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Immunology researcher uses science to make a difference in battle against malaria

Brandon Wilder, Ph.D., seeks better vaccines, treatments for disease that kills more than 600,000 people annually
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Brandon Wilder - Research Week 2024. Brandon Wilder has short brown hair, glasses, and a floral button-up shirt. He is smiling while standing in his lab.

The research career of Brandon Wilder, Ph.D., is inspired by the lush waterways near his childhood Florida home.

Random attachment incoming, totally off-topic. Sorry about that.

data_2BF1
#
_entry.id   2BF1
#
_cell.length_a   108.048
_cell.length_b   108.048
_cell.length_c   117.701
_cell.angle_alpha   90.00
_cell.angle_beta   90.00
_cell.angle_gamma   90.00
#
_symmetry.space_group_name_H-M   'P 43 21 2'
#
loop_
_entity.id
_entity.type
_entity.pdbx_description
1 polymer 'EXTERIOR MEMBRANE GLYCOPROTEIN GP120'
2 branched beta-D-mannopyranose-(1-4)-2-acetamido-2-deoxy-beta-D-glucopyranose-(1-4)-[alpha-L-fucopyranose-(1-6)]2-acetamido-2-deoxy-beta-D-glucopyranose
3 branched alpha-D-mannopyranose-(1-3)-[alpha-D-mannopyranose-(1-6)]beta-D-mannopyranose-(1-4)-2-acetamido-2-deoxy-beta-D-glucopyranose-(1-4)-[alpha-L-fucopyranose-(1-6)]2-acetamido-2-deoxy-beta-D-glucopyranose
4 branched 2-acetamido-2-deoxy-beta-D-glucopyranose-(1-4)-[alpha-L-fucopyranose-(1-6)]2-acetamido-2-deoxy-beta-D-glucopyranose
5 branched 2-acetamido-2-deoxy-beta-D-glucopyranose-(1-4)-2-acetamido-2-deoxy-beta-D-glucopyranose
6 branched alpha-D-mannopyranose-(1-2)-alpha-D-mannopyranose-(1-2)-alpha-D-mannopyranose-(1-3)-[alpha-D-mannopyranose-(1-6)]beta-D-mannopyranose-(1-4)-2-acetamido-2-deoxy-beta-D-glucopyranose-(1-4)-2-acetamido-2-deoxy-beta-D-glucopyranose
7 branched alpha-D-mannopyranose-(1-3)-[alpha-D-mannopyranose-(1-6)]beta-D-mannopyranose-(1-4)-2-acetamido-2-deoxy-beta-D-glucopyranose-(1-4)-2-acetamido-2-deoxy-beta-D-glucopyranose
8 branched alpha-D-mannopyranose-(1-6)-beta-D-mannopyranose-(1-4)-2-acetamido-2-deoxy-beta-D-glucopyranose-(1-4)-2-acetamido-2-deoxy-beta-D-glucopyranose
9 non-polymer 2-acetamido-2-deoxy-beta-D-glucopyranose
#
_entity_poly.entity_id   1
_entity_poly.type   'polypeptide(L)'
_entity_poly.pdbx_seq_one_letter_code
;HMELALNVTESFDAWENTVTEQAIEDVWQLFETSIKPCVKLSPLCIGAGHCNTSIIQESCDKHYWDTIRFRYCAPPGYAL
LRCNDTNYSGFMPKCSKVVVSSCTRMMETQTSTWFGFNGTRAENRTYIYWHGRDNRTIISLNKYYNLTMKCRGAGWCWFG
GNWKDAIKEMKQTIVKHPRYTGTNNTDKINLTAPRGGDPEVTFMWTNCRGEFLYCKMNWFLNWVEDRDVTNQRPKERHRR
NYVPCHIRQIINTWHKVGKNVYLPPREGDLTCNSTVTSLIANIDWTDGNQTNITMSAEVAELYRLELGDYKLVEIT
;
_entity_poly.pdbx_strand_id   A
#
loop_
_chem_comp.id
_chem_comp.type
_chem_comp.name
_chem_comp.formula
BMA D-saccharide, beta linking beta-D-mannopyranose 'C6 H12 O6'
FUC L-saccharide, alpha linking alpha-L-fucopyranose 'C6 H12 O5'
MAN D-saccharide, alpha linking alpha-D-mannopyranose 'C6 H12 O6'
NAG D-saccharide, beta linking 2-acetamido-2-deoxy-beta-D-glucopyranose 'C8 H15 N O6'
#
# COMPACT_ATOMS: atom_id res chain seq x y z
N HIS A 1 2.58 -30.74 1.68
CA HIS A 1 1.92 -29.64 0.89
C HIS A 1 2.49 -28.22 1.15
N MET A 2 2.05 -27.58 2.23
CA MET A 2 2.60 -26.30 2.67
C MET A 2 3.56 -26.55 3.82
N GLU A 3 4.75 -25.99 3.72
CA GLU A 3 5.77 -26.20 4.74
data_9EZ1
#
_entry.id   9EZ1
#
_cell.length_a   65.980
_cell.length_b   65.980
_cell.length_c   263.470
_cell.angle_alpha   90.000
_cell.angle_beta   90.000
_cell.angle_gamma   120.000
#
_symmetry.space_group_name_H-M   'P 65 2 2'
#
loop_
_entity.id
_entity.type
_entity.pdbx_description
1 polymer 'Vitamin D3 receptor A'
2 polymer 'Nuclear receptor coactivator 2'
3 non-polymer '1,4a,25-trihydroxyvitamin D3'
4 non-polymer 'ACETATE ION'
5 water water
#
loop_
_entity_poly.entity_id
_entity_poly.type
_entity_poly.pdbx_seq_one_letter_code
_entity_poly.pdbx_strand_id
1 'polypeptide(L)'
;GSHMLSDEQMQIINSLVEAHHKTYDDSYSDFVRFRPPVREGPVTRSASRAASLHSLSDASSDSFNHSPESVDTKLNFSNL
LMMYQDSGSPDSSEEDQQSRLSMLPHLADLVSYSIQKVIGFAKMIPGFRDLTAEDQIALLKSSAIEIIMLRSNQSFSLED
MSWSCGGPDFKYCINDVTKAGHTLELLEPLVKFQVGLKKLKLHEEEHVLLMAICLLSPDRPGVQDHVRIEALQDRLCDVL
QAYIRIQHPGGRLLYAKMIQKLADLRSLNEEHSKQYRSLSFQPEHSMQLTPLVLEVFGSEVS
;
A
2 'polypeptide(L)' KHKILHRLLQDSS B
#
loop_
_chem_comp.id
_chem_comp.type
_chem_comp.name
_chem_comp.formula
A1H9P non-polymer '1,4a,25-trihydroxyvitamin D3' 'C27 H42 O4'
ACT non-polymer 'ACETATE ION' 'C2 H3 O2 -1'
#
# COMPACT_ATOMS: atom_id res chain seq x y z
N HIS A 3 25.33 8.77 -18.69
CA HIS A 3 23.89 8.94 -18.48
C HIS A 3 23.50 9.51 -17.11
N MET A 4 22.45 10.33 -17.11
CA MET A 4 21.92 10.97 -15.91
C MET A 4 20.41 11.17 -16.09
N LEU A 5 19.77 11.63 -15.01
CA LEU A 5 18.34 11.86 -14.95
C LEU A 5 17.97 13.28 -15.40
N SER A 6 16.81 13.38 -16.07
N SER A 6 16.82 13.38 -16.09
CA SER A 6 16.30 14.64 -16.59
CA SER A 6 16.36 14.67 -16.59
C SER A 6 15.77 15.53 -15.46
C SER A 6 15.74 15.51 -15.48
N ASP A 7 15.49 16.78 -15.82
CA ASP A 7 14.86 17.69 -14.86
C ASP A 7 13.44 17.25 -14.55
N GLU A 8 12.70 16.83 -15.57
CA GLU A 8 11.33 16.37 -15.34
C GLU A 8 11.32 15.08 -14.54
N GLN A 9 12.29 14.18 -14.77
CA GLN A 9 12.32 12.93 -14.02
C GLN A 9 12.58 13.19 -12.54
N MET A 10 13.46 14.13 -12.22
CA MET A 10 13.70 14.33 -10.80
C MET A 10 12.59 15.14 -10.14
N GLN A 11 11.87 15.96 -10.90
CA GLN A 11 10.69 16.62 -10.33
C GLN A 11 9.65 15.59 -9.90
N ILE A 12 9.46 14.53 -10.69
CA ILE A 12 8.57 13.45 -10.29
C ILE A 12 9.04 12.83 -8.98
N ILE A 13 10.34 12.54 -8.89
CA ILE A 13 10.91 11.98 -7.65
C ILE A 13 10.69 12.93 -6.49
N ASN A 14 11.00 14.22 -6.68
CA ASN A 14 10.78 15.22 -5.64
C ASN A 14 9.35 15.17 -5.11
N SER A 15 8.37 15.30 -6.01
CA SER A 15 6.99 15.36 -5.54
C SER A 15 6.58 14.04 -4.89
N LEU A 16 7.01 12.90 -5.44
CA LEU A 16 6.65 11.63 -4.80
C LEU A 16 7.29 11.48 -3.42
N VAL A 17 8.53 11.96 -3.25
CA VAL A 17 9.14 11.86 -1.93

Wilder — now an immunologist and assistant professor at Oregon Health & Science University’s Vaccine and Gene Therapy Institute — first fell in love with science in middle school, while admiring tiny swamp life. He became fascinated with biology when the microorganisms suddenly became visible to him through an old microscope, which had been discarded from the local diagnostic laboratory where his mother worked as a medical technician.

“Science was the only thing I was really good at,” Wilder recalls with a smile. “I would have preferred to be a professional NBA player, but I stopped growing in sixth grade, so that didn’t work very well. I was in high school when I decided that I wanted to do gene therapy research, and I’m almost there.”